Doctorate hsnResearch Projects
Transport through quantum dot systems

Transport through quantum dot systems

Led by:  R. Haug
Team:  J. Bayer
Year:  2017

Quantum dots are artificial systems in which charge carriers are spatially confined to the order of their Fermi wavelength. Due to this confinement quantum dots exhibit a discrete energetic spectrum. Coulomb repulsion and Pauli exclusion hereby prevent the energetic states to be occupied by more the one charge carrier at a time.

The focus of this project lies on the investigation of quantum dot arrays based on two-dimensional electron gases (2DEGs) which are formed in GaAs/AlGaAs heterostructures. Metallic Schottky gates are fabricated on the surface of the heterostructure via electron beam lithography and by applying negative potentials to these gates, the 2DEG below can be depleted to define the quantum dots. In the same way a quantum point contact (QPC) is defined in the vicinity of the quantum dots and acts as a highly sensitive charge detector.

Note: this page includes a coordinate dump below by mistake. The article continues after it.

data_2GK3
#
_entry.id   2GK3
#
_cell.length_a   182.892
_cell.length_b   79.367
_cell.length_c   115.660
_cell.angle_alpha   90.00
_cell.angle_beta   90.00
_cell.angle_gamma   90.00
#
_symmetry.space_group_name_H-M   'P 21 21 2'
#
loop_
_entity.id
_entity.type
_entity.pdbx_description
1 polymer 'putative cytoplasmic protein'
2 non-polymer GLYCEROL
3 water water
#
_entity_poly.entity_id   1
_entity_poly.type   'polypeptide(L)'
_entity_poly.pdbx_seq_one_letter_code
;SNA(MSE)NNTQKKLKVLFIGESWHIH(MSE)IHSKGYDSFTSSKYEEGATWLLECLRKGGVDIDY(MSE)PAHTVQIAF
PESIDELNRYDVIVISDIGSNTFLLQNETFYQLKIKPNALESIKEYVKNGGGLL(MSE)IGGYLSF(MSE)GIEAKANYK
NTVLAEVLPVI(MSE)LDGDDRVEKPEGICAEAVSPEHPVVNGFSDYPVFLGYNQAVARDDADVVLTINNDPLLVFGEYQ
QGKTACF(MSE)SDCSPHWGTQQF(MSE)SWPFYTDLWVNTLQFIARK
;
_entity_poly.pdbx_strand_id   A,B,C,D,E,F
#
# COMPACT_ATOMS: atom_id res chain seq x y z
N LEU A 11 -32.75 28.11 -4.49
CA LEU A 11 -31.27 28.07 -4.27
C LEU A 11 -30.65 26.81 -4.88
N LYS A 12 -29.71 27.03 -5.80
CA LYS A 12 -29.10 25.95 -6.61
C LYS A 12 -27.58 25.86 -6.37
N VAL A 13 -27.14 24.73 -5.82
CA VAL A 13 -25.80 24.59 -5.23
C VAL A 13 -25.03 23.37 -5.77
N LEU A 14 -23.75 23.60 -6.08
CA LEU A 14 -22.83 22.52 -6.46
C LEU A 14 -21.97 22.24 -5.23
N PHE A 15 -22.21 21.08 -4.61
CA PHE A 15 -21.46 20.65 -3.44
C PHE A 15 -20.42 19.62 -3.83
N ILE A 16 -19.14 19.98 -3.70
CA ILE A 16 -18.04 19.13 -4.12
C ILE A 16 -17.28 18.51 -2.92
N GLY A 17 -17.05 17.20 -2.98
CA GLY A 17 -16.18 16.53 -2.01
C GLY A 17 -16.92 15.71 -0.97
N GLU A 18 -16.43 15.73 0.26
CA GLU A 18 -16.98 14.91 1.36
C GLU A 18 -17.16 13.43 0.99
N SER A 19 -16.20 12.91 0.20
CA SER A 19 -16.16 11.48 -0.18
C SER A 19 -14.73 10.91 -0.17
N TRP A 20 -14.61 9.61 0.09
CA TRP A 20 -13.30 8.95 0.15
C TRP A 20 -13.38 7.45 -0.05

This QPC charge sensor allows the real-time tracking of electrons moving through or inside a quantum dot system and opens up opportunities like implementing a feedback protocol to suppress the shot noise in a single electron transistor device [1].


False color SEM image of a quadruple quantum dot device. The quantum dots are depicted as green circles. Red arrows indicate the possibility to move electrons through the array. This movement can be tracked by the QPC charge sensor, depicted by the blue arrow.

[1] T. Wagner; P. Strasberg; J. C. Bayer; E. P. Rugeramigabo; T. Brandes; R. J. Haug, Strong suppression of shot noise in a feedback-controlled single-electron transistor, Nature Nanotechnology DOI:10.1038/nnano.2016.225 (2016).